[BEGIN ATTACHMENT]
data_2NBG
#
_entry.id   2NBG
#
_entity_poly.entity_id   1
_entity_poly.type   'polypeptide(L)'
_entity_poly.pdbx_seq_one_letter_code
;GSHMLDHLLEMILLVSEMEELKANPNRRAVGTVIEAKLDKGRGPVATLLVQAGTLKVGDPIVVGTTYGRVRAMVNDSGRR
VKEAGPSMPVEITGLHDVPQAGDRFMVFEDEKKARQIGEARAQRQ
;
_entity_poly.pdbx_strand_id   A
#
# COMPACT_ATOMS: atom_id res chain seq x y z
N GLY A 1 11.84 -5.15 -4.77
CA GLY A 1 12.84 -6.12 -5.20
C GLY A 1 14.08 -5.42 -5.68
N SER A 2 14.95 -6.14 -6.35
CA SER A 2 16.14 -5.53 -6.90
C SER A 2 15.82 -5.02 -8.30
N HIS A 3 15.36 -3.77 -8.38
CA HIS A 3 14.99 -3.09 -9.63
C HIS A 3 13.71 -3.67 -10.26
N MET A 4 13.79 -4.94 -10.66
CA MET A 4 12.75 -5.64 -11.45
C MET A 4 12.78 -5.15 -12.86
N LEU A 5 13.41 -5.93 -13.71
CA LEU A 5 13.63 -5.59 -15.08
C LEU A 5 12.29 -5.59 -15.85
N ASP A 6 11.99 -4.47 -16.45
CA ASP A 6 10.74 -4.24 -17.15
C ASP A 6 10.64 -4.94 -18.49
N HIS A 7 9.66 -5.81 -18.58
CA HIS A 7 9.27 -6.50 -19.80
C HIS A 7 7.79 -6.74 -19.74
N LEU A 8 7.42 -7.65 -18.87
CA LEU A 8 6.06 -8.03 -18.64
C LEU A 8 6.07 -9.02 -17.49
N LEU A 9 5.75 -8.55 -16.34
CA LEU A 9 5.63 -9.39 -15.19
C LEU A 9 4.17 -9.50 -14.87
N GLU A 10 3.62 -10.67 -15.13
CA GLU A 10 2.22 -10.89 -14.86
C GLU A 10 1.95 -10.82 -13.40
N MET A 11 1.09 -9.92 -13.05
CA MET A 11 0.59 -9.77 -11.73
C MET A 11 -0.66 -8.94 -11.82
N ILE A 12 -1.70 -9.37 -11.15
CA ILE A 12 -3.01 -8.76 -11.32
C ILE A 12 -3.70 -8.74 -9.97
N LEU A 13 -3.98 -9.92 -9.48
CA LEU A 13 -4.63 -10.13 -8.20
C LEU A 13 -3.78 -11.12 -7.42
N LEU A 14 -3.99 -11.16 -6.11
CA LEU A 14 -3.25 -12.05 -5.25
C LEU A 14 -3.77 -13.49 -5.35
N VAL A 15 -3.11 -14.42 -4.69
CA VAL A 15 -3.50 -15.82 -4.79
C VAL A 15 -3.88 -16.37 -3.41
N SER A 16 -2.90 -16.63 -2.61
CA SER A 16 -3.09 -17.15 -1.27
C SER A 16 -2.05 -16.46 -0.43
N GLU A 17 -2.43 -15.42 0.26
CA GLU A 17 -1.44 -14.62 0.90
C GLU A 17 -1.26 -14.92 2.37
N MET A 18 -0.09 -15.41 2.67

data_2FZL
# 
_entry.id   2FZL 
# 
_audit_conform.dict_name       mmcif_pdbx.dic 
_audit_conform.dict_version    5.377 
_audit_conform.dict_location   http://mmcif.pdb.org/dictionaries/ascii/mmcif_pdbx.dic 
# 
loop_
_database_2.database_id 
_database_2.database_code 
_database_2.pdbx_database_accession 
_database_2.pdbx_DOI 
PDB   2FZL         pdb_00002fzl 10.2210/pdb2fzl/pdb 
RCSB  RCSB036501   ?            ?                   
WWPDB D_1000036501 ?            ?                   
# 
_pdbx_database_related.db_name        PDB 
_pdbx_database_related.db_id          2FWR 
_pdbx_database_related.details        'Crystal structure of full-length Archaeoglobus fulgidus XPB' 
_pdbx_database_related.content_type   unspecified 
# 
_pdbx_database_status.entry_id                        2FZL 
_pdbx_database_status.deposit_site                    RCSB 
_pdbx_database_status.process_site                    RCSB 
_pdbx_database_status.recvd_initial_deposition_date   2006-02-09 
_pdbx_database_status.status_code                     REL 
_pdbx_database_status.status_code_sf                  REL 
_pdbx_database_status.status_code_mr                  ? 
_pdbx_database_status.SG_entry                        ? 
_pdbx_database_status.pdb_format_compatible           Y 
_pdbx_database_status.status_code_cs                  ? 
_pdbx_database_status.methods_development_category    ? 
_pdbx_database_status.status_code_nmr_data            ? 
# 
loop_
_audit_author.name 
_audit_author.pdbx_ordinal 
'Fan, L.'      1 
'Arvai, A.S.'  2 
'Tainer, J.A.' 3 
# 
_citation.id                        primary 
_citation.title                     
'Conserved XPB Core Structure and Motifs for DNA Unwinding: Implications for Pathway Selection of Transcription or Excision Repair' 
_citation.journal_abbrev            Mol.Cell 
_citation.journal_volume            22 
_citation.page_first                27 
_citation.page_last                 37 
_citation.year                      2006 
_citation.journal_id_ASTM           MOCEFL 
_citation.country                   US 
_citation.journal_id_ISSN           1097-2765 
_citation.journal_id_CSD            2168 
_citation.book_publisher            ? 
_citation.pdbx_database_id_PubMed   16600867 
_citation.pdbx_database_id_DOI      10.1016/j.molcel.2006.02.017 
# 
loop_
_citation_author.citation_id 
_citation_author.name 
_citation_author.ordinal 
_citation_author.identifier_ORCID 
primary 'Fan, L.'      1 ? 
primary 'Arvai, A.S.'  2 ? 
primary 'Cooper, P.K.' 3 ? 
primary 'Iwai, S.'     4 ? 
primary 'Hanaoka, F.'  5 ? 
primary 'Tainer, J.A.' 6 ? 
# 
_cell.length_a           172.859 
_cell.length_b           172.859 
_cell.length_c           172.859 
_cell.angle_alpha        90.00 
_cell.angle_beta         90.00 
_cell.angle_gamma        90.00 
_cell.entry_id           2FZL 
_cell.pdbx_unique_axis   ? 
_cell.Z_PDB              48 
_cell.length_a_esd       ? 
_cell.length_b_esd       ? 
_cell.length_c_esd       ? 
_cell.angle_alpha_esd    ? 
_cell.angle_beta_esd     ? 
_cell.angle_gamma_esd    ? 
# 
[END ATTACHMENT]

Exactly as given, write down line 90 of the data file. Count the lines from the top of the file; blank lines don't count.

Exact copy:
_pdbx_database_status.process_site                    RCSB 